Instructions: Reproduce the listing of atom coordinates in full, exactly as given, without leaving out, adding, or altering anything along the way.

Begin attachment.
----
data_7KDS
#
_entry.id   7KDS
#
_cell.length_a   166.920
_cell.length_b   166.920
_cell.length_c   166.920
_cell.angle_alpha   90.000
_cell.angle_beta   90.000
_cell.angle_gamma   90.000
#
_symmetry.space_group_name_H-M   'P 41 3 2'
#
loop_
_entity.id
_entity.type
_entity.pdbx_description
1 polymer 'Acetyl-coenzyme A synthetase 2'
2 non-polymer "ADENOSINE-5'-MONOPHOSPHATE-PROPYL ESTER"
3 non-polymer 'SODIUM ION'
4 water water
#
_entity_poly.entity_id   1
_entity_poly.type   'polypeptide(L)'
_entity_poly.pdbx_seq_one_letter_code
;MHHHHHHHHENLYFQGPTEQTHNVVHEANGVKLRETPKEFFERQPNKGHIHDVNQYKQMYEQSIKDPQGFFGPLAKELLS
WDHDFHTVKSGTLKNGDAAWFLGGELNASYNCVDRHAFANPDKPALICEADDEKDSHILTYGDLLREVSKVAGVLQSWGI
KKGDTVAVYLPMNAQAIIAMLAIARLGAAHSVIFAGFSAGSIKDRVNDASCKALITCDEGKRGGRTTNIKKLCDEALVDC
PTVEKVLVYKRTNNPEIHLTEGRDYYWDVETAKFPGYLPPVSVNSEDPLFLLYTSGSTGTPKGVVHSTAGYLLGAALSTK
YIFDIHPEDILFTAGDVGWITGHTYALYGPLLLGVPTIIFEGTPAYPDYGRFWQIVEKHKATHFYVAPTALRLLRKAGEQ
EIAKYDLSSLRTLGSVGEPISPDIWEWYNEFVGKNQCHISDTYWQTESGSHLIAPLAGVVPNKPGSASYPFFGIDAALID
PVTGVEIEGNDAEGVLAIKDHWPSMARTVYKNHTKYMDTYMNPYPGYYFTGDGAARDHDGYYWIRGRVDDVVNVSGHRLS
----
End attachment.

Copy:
data_7KDS
#
_entry.id   7KDS
#
_cell.length_a   166.920
_cell.length_b   166.920
_cell.length_c   166.920
_cell.angle_alpha   90.000
_cell.angle_beta   90.000
_cell.angle_gamma   90.000
#
_symmetry.space_group_name_H-M   'P 41 3 2'
#
loop_
_entity.id
_entity.type
_entity.pdbx_description
1 polymer 'Acetyl-coenzyme A synthetase 2'
2 non-polymer "ADENOSINE-5'-MONOPHOSPHATE-PROPYL ESTER"
3 non-polymer 'SODIUM ION'
4 water water
#
_entity_poly.entity_id   1
_entity_poly.type   'polypeptide(L)'
_entity_poly.pdbx_seq_one_letter_code
;MHHHHHHHHENLYFQGPTEQTHNVVHEANGVKLRETPKEFFERQPNKGHIHDVNQYKQMYEQSIKDPQGFFGPLAKELLS
WDHDFHTVKSGTLKNGDAAWFLGGELNASYNCVDRHAFANPDKPALICEADDEKDSHILTYGDLLREVSKVAGVLQSWGI
KKGDTVAVYLPMNAQAIIAMLAIARLGAAHSVIFAGFSAGSIKDRVNDASCKALITCDEGKRGGRTTNIKKLCDEALVDC
PTVEKVLVYKRTNNPEIHLTEGRDYYWDVETAKFPGYLPPVSVNSEDPLFLLYTSGSTGTPKGVVHSTAGYLLGAALSTK
YIFDIHPEDILFTAGDVGWITGHTYALYGPLLLGVPTIIFEGTPAYPDYGRFWQIVEKHKATHFYVAPTALRLLRKAGEQ
EIAKYDLSSLRTLGSVGEPISPDIWEWYNEFVGKNQCHISDTYWQTESGSHLIAPLAGVVPNKPGSASYPFFGIDAALID
PVTGVEIEGNDAEGVLAIKDHWPSMARTVYKNHTKYMDTYMNPYPGYYFTGDGAARDHDGYYWIRGRVDDVVNVSGHRLS